Former UNC Basketball Coach Calls For Freshman Ineligibility
Posted February 3, 2004 7:49 a.m. EST
CHAPEL HILL, N.C. — The last time freshmen were banned from playing on varsity teams in major college sports, David Thompson suited up for North Carolina State's freshman-only basketball team.
That was in 1971.
Former University of North Carolina at Chapel Hill basketball coach Dean Smith said Tuesday that an old idea should get new consideration.
Smith favors once again making freshmen ineligible for varsity play, claiming it would boost graduation rates.
Smith made the comments in Washington, D.C., to the Knight Commission, a college sports think tank that makes suggestions to the NCAA.
Smith said it would be beneficial for basketball, where graduation rates for men in Division-I schools stand at 44 percent.
"What we want them to do is say they're a student first and foremost, and then they get the privilege to play varsity basketball," Smith said Tuesday during an appearance at the Bull's Head Bookshop on UNC's campus to sign copies of his new book, "The Carolina Way: Leadership Lessons From A Life In Coaching."
Freshmen ineligibility is not a new concept for Smith. He has pushed the idea for 20 years, calling an athlete's freshman year "a year in residence.
"It worked so many years so well," Smith said. "I'm still waiting to see the player who says: 'Gee, I wish I'd played as a freshman.'"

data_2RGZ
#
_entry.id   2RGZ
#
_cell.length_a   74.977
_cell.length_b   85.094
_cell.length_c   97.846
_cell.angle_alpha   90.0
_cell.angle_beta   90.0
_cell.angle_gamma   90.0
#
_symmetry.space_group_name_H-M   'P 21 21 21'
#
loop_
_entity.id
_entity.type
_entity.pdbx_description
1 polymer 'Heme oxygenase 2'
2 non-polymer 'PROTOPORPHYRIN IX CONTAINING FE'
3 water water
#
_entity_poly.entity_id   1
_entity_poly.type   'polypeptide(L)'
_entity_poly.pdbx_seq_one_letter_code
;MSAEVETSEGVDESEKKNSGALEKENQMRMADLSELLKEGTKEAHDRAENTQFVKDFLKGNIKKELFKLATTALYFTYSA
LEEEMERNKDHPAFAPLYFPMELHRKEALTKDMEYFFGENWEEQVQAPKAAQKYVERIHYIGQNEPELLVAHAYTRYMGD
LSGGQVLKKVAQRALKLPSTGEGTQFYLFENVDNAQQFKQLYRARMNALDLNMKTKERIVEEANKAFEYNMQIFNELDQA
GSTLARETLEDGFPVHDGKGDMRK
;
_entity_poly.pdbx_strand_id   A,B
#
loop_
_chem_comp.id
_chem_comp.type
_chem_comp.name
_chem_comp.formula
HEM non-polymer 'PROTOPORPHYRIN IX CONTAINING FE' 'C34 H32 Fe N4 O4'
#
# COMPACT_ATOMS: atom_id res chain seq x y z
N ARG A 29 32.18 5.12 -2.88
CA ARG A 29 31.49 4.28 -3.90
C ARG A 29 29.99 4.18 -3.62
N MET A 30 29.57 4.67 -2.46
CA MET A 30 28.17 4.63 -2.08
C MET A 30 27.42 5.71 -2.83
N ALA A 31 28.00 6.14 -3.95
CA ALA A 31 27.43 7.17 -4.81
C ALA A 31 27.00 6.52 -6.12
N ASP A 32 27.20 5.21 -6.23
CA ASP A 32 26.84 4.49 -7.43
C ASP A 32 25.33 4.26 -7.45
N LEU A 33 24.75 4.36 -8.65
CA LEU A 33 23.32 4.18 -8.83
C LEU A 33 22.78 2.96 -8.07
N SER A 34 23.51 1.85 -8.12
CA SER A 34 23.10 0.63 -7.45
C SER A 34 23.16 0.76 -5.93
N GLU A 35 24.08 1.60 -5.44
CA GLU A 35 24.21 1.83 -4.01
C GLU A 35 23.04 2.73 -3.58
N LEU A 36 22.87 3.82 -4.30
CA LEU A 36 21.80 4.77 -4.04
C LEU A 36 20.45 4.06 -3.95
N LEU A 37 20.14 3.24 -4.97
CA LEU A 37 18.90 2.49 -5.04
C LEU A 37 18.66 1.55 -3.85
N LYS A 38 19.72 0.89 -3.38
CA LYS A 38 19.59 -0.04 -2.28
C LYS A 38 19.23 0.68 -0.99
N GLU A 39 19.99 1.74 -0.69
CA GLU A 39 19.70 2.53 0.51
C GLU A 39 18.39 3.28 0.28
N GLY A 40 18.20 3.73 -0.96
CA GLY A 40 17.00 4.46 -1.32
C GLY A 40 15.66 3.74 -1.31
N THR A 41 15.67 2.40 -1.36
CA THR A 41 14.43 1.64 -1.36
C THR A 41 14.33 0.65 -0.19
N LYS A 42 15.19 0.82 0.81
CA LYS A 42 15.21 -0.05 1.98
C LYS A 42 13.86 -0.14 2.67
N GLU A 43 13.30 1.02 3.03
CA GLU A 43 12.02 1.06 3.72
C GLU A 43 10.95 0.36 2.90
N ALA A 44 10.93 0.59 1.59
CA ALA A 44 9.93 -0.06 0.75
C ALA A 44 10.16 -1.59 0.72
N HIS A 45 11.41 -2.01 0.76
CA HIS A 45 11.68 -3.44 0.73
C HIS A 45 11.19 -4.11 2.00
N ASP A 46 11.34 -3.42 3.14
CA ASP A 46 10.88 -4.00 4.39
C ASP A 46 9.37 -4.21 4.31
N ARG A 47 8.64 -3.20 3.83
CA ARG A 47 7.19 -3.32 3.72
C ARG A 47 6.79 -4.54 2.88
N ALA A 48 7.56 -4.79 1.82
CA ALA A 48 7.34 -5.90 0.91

David Glenn, of the ACC Sports Journal, said Smith "always has been a guy to think beyond the four walls of the basketball court." But Glenn does not think the former coach's idea will sit well with today's coaches.
"Basketball coaches are going to say: 'I have 13 scholarships, and you give four of those to freshmen, and I'm down to eight or nine,'" Glenn said.
Glenn also said freshman ineligibility may cause more athletes like Kobe Bryant, who skip college altogether.
"Those kids are straight to the NBA," Glenn said. "I'm only talking a dozen or so. But they'll opt for that instead of college for a year or two."
Smith said college presidents would have to support his idea, which is shared by former Virginia coach Terry Holland. Others wonder if the NBA could step in.
The NFL and Major League Baseball have a rule that once enrolled in college, athletes cannot go pro until they have been out of high school for three years. Right now, that is being challenged.